- When should others (the Foundation or the Chapters, for example) invest in some of these smaller wikis, and if so, what should they invest in?
- Can we quantify the cost of maintaining/supporting each Wikipedia?
Gerard, I know your answer to the first question -- localization. I generally agree with this. Where should this stand in our list of priorities, especially with the Wikimedia vision in mind? How do we evaluate these lists of possibilities more rigorously?
Well, that would not be my answer. Localisation AS A MECHANISM is there for all languages. The main reason why the WMF invests in translatewiki.net in my appreciation is because it is an investment that benefits ALL languages. The cost of identifying the individual cost per language is proportionate to the activity for that language. When you look at the statistics at translatewiki.net you will find that the languages of our biggest Wikipedias tend to do best.
As long as we provide the level of support of translatewiki.net, the cost associated with translatewiki is maintenance costs. Your question is how and what and when should we invest in languages. The first thing we should do is invest and make sure that our languages are technically properly supported. It should be a WMF responsibility that we technically support the languages we have Wikipedias in. Certainly for languages like Arabic, technical issues should be resolved as a priority particularly when issues are as basic as issues with left to right languages in general !!
When we talk about investment in languages we should prioritise. This means to me that we should first invest in technologies that benefit all languages. Then we should invest in categories of languages and finally we should make investments for the support of individual languages.
We implemented LocalisationUpdate ... it pays off. MediaWiki started by implementing Unicode, it is one of the determining factors in our success. Unicode evolves, we rely on the producers of fonts to do their work and for languages like Malayam, Hindi, Lingala and several others we find that this reliance does not fully function, we can and should invest in both webfonts and the development of fonts. One argument for us to support this is that we want to provide "the sum of all knowledge", much knowledge can only be conveyed starting in the language it is written in. The argument that these are "small" projects can be partly explained by this lack of technical support. It is a chicken and egg situation; these projects need support to grow and will be handicapped as long as they do not get such infrastructural support.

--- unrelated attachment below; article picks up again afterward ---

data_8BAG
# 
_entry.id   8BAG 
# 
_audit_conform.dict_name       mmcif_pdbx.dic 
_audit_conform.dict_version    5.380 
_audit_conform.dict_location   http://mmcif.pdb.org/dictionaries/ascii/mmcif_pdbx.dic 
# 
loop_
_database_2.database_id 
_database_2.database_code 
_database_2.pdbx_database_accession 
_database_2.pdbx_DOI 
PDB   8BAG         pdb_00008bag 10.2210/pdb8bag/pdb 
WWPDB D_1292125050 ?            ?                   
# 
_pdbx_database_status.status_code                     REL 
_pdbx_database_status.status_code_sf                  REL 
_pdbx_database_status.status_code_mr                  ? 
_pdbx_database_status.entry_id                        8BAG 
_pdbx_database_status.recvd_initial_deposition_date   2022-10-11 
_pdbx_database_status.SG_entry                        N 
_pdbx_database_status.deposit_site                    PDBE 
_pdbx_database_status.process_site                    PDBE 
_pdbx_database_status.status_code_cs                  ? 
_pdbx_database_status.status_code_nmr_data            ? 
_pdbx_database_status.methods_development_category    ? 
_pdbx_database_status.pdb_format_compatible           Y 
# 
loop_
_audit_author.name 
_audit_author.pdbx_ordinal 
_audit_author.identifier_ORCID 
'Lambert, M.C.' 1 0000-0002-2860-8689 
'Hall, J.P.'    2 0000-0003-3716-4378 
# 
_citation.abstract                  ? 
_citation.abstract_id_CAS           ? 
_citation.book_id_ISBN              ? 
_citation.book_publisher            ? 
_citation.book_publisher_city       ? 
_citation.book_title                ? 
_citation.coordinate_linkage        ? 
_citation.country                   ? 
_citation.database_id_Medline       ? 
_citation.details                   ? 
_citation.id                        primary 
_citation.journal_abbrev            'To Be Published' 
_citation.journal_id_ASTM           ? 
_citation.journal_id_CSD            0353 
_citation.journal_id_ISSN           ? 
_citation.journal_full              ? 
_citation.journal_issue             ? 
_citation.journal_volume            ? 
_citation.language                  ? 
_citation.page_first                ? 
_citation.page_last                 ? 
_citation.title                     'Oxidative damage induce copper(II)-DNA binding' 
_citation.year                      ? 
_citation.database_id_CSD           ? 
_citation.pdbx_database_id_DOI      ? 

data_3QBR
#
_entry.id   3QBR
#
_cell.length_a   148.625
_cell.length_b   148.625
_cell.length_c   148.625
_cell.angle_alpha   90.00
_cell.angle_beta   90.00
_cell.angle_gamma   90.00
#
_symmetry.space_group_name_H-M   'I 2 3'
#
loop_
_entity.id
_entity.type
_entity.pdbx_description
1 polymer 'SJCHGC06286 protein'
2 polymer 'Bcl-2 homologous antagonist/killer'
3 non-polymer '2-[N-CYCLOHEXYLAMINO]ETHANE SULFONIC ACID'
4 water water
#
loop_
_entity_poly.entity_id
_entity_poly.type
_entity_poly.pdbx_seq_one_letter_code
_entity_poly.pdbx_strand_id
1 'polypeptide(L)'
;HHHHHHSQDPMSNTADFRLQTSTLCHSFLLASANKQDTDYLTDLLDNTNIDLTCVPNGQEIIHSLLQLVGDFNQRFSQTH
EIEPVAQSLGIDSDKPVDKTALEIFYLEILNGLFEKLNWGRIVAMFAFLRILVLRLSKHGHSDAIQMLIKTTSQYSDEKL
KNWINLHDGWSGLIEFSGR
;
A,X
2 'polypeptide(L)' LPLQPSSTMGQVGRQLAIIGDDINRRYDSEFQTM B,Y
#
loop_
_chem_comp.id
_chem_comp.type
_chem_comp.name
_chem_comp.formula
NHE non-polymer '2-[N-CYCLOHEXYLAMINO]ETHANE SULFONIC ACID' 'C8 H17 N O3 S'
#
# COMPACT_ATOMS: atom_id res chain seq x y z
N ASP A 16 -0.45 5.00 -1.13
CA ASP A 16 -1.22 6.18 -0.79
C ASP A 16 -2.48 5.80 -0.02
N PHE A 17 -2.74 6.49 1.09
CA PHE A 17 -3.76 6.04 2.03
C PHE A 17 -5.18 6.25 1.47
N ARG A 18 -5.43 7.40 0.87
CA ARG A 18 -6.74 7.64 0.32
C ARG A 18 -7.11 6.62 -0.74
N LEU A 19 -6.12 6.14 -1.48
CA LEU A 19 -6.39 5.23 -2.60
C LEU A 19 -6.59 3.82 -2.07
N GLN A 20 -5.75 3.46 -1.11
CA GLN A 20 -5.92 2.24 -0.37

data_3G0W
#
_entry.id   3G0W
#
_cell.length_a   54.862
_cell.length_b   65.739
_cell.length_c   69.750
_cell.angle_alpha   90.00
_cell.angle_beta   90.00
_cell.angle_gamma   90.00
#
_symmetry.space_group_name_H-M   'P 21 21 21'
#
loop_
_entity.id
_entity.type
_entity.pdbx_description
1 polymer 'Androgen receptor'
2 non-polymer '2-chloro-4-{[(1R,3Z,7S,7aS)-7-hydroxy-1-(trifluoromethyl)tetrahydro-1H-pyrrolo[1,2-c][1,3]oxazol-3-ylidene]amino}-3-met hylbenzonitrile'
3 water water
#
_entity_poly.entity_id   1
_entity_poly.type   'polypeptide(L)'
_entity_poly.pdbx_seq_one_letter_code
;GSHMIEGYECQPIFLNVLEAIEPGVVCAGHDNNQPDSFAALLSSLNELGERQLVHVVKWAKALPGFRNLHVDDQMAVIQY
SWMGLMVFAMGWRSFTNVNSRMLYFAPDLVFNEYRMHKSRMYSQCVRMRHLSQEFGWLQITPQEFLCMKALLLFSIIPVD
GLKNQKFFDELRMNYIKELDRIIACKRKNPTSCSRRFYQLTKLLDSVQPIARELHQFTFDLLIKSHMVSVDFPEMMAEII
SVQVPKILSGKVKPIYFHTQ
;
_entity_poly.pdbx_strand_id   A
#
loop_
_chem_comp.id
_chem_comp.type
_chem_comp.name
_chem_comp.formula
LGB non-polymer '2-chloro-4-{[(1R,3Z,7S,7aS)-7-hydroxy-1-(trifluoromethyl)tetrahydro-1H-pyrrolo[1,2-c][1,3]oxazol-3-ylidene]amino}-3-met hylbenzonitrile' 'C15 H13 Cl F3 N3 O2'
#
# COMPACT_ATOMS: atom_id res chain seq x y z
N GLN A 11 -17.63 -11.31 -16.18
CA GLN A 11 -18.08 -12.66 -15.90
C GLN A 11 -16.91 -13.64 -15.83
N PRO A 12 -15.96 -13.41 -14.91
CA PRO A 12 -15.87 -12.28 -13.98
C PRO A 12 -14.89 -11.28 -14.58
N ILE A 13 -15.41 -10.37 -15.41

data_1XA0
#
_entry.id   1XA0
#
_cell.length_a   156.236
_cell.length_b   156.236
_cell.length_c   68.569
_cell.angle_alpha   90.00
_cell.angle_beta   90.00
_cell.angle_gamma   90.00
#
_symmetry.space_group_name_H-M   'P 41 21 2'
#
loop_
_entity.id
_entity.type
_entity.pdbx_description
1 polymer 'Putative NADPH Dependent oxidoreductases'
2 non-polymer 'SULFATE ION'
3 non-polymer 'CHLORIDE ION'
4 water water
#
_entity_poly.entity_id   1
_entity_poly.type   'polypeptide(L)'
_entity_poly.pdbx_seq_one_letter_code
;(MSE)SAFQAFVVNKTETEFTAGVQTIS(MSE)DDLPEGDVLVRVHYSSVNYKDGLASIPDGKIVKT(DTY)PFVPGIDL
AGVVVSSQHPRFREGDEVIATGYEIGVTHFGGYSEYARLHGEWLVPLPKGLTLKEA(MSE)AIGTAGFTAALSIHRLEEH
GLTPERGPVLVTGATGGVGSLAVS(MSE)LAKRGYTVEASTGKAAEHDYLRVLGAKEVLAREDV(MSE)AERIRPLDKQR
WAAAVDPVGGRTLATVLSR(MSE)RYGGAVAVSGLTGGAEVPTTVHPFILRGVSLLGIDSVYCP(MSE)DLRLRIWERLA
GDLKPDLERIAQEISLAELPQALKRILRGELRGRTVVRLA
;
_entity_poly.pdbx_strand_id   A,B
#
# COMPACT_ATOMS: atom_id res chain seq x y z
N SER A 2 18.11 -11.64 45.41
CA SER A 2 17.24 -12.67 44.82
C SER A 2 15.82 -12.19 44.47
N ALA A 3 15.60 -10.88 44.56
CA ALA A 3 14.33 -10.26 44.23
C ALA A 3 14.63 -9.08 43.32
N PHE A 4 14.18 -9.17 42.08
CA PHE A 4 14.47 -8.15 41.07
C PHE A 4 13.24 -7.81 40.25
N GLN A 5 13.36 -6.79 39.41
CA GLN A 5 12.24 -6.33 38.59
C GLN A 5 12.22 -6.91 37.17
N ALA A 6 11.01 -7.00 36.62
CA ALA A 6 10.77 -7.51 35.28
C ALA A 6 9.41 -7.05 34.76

When we are to invest in measures that generate more quantity and quality content, we are doing this in our usability initiative and the follow up Commons initiative. I promote the use of statistics to single out what articles people want to read and are missing combined with a what new articles proved to be the most popular in their first month. Key in the appreciation is that it is not targeted on any individual language; all our projects benefit. I do not argue for the funding of the localisation for a language; I do not mind other parties to do so, I am afraid it will hurt our localisation effort when the WMF does fund at this stage of our development.
Eugene, I am advocating for us to do what volunteers cannot do. The WMF provides infrastructure and when the ground is fertile and prepared we can leave it to our communities to build their projects. That is imho exactly right.
What ratio of contributors to readers should we aim for? 1. Contributing in small ways should be easy enough, and Wikimedia projects should be wide-ranging enough, that everyone who uses them can also contribute in some small way. And the collaborative, participatory, free culture ethic should be widespread enough that people consider contributing to the commons part of their civic duty.
Two questions, when the editor community is healthy we do not need a specific number of editors .. compared to the readers. As long as the readers are happy, the content good should we strife for a bigger community of editors .. What is the benefit ?? I do not understand appreciate why this is relevant. Thanks